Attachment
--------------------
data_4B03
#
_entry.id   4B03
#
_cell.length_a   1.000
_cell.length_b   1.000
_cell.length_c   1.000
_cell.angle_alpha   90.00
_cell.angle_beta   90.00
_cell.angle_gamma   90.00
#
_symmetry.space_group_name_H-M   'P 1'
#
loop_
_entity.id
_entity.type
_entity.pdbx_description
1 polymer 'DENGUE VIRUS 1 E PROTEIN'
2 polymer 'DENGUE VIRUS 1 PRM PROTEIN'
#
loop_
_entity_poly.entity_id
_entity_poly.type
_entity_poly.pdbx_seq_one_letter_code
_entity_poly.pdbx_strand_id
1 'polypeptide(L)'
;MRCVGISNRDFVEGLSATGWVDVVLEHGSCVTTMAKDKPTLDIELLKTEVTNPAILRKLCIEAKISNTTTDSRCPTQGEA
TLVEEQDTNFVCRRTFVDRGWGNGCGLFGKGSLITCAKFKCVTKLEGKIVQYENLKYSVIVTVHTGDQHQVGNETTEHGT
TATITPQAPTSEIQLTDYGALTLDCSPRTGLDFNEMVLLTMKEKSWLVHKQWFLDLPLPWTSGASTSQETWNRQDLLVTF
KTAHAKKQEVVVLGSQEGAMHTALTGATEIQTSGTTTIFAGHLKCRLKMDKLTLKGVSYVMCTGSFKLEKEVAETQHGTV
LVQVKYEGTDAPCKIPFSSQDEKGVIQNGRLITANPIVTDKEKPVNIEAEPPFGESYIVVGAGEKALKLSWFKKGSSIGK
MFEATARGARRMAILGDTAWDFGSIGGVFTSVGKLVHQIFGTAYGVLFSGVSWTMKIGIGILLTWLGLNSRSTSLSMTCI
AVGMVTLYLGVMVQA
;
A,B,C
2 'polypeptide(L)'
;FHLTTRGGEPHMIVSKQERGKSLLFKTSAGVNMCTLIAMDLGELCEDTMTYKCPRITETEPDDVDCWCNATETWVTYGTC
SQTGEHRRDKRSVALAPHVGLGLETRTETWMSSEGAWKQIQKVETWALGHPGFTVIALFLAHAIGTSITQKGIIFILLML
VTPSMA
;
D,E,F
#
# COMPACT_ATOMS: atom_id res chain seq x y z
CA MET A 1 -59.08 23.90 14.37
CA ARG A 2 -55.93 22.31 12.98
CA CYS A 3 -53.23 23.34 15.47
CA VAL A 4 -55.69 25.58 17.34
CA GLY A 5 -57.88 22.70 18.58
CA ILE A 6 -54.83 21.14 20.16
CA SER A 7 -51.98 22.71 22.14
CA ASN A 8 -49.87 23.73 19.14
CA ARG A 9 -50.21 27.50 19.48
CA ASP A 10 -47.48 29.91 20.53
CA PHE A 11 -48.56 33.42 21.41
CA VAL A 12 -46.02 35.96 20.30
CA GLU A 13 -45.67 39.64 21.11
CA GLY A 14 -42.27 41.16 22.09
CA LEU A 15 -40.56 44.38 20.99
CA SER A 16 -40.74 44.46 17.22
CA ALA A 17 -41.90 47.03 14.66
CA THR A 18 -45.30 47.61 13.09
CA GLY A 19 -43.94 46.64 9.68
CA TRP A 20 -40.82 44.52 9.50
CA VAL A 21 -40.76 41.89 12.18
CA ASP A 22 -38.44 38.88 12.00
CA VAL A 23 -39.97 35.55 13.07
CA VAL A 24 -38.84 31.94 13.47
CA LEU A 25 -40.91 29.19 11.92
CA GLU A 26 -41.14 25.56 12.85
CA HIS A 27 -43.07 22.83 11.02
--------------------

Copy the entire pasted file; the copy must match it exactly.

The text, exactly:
data_4B03
#
_entry.id   4B03
#
_cell.length_a   1.000
_cell.length_b   1.000
_cell.length_c   1.000
_cell.angle_alpha   90.00
_cell.angle_beta   90.00
_cell.angle_gamma   90.00
#
_symmetry.space_group_name_H-M   'P 1'
#
loop_
_entity.id
_entity.type
_entity.pdbx_description
1 polymer 'DENGUE VIRUS 1 E PROTEIN'
2 polymer 'DENGUE VIRUS 1 PRM PROTEIN'
#
loop_
_entity_poly.entity_id
_entity_poly.type
_entity_poly.pdbx_seq_one_letter_code
_entity_poly.pdbx_strand_id
1 'polypeptide(L)'
;MRCVGISNRDFVEGLSATGWVDVVLEHGSCVTTMAKDKPTLDIELLKTEVTNPAILRKLCIEAKISNTTTDSRCPTQGEA
TLVEEQDTNFVCRRTFVDRGWGNGCGLFGKGSLITCAKFKCVTKLEGKIVQYENLKYSVIVTVHTGDQHQVGNETTEHGT
TATITPQAPTSEIQLTDYGALTLDCSPRTGLDFNEMVLLTMKEKSWLVHKQWFLDLPLPWTSGASTSQETWNRQDLLVTF
KTAHAKKQEVVVLGSQEGAMHTALTGATEIQTSGTTTIFAGHLKCRLKMDKLTLKGVSYVMCTGSFKLEKEVAETQHGTV
LVQVKYEGTDAPCKIPFSSQDEKGVIQNGRLITANPIVTDKEKPVNIEAEPPFGESYIVVGAGEKALKLSWFKKGSSIGK
MFEATARGARRMAILGDTAWDFGSIGGVFTSVGKLVHQIFGTAYGVLFSGVSWTMKIGIGILLTWLGLNSRSTSLSMTCI
AVGMVTLYLGVMVQA
;
A,B,C
2 'polypeptide(L)'
;FHLTTRGGEPHMIVSKQERGKSLLFKTSAGVNMCTLIAMDLGELCEDTMTYKCPRITETEPDDVDCWCNATETWVTYGTC
SQTGEHRRDKRSVALAPHVGLGLETRTETWMSSEGAWKQIQKVETWALGHPGFTVIALFLAHAIGTSITQKGIIFILLML
VTPSMA
;
D,E,F
#
# COMPACT_ATOMS: atom_id res chain seq x y z
CA MET A 1 -59.08 23.90 14.37
CA ARG A 2 -55.93 22.31 12.98
CA CYS A 3 -53.23 23.34 15.47
CA VAL A 4 -55.69 25.58 17.34
CA GLY A 5 -57.88 22.70 18.58
CA ILE A 6 -54.83 21.14 20.16
CA SER A 7 -51.98 22.71 22.14
CA ASN A 8 -49.87 23.73 19.14
CA ARG A 9 -50.21 27.50 19.48
CA ASP A 10 -47.48 29.91 20.53
CA PHE A 11 -48.56 33.42 21.41
CA VAL A 12 -46.02 35.96 20.30
CA GLU A 13 -45.67 39.64 21.11
CA GLY A 14 -42.27 41.16 22.09
CA LEU A 15 -40.56 44.38 20.99
CA SER A 16 -40.74 44.46 17.22
CA ALA A 17 -41.90 47.03 14.66
CA THR A 18 -45.30 47.61 13.09
CA GLY A 19 -43.94 46.64 9.68
CA TRP A 20 -40.82 44.52 9.50
CA VAL A 21 -40.76 41.89 12.18
CA ASP A 22 -38.44 38.88 12.00
CA VAL A 23 -39.97 35.55 13.07
CA VAL A 24 -38.84 31.94 13.47
CA LEU A 25 -40.91 29.19 11.92
CA GLU A 26 -41.14 25.56 12.85
CA HIS A 27 -43.07 22.83 11.02